Analyzing and Classifying Neural Dynamics from Intracranial Electroencephalography Signals in Brain-Computer Interface Applications
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Brain-Computer Interfaces (BCIs) that rely on motor imagery currently allow subjects to control quad-copters, robotic arms, and computer cursors. Recent advancements have been made possible because of breakthroughs in fields such as electrical engineering, computer science, and neuroscience. Currently, most real-time BCIs use hand-crafted feature extractors, feature selectors, and classification algorithms. In this work, we explore the different classification algorithms currently used in electroencephalographic (EEG) signal classification and assess their performance on intracranial EEG (iEEG) data. We first discuss the motor imagery task employed using iEEG signals and find features that clearly distinguish between different classes. Second, we compare the different state-of-the-art classifiers used in EEG BCIs in terms of their error rate, computational requirements, and feature interpret-ability. Next, we show the effectiveness of these classifiers in iEEG BCIs and last, show that our new classification algorithm that is designed to use spatial, spectral, and temporal information reaches performance comparable to other state-of-the-art classifiers while also allowing increased feature interpret-ability.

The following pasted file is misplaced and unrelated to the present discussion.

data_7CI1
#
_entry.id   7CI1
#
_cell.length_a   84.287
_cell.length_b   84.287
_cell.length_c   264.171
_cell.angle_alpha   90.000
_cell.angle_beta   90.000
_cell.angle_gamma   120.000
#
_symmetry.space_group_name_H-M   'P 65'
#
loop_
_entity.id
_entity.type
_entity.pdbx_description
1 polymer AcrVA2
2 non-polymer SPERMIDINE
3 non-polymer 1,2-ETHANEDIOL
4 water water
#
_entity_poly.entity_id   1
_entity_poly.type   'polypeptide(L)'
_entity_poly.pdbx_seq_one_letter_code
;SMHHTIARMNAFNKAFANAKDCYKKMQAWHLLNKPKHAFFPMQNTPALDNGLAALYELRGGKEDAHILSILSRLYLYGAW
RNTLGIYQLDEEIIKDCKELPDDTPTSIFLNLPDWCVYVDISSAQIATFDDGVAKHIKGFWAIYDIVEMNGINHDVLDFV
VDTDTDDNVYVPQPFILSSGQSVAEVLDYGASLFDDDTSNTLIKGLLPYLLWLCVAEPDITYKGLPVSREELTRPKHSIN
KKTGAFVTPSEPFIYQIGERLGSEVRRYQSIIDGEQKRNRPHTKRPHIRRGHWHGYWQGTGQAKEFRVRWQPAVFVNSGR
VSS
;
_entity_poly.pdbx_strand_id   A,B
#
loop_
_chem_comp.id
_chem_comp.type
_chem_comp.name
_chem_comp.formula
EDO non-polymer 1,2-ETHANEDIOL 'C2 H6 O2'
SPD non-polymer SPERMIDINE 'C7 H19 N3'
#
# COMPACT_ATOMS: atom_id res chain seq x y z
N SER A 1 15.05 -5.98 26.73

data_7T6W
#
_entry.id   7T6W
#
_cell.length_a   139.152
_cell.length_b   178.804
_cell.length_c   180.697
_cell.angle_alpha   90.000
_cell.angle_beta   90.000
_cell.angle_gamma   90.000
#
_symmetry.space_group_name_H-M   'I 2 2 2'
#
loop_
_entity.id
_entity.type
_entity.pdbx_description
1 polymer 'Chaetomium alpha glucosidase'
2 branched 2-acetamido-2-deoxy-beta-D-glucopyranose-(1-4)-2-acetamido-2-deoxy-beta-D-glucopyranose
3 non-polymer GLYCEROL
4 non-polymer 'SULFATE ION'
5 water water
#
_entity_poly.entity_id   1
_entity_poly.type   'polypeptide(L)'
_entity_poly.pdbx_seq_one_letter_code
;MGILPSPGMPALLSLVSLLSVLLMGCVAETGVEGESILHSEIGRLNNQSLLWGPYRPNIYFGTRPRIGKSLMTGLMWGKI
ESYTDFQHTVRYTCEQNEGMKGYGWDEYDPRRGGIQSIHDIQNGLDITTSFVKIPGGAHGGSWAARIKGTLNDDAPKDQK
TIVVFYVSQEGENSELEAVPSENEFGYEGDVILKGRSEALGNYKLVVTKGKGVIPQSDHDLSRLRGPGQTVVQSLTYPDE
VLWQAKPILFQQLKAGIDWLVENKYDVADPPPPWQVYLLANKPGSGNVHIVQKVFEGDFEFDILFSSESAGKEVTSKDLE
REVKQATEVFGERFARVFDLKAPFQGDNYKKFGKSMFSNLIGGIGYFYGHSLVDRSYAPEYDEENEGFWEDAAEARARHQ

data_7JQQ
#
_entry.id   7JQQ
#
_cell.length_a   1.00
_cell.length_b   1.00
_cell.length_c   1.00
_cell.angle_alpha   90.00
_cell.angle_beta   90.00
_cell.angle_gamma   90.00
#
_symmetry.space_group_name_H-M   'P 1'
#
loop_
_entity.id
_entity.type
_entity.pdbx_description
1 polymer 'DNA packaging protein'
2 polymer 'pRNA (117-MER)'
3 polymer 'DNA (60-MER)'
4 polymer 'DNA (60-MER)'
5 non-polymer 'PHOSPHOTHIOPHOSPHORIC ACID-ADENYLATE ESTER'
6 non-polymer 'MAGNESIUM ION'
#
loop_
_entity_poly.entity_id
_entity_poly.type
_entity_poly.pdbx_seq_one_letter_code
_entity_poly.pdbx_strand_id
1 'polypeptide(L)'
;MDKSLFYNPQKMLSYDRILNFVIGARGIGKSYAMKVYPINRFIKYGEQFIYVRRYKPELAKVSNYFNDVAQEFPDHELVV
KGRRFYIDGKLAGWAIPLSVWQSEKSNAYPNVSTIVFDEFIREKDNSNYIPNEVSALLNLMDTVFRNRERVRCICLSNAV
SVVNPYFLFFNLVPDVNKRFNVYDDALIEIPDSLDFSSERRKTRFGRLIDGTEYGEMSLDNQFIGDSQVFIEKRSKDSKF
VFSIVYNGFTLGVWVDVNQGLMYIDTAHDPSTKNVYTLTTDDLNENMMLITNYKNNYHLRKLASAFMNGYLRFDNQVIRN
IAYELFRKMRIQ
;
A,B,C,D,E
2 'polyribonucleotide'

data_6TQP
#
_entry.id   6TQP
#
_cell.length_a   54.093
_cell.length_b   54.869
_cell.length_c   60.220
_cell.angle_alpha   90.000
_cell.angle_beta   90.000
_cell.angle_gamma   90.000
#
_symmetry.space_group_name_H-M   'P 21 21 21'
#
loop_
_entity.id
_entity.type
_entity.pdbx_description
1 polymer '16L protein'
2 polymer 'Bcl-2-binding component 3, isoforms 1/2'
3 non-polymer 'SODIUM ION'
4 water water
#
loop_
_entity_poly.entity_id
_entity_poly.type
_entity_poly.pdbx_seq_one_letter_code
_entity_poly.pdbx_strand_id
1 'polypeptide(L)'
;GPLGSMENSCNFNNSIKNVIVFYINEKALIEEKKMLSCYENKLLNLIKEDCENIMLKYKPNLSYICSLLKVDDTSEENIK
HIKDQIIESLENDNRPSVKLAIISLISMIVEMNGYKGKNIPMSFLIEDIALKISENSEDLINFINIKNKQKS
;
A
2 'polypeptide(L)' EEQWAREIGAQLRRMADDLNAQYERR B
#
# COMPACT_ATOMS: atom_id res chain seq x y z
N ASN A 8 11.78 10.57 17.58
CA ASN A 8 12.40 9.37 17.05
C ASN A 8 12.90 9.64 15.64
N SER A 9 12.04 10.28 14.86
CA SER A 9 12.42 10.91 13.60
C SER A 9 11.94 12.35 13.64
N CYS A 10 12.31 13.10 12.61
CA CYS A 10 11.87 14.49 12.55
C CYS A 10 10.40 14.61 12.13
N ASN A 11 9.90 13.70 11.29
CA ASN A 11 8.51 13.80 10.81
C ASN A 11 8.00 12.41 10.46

General Audience Abstract
Brain-Computer Interfaces (BCIs) as the name suggests allows individuals to interact with computers using electrical activity captured from different regions of the brain. These devices have been shown to allows subjects to control a number of devices such as quad-copters, robotic arms, and computer cursors. Applications such as these obtain electrical signals from the brain using electrodes either placed non-invasively on the scalp (also known as an electroencephalographic signal, EEG) or invasively on the surface of the brain (Electrocorticographic signal, ECoG). Before a participant can effectively communicate with the computer, the computer is calibrated to recognize different signals by collecting data from the subject and learning to distinguish them using a classification algorithm. In this work, we were interested in analyzing the effectiveness of using signals obtained from deep brain structures by using electrodes place invasively (also known as intracranial EEG, iEEG). We collected iEEG data during a two hand movement task and manually analyzed the data to find regions of the brain that are most effective in allowing us to distinguish signals during movements. We later showed that this task could be automated by using classification algorithms that are borrowed from electroencephalographic (EEG) signal experiments.
- Masters Theses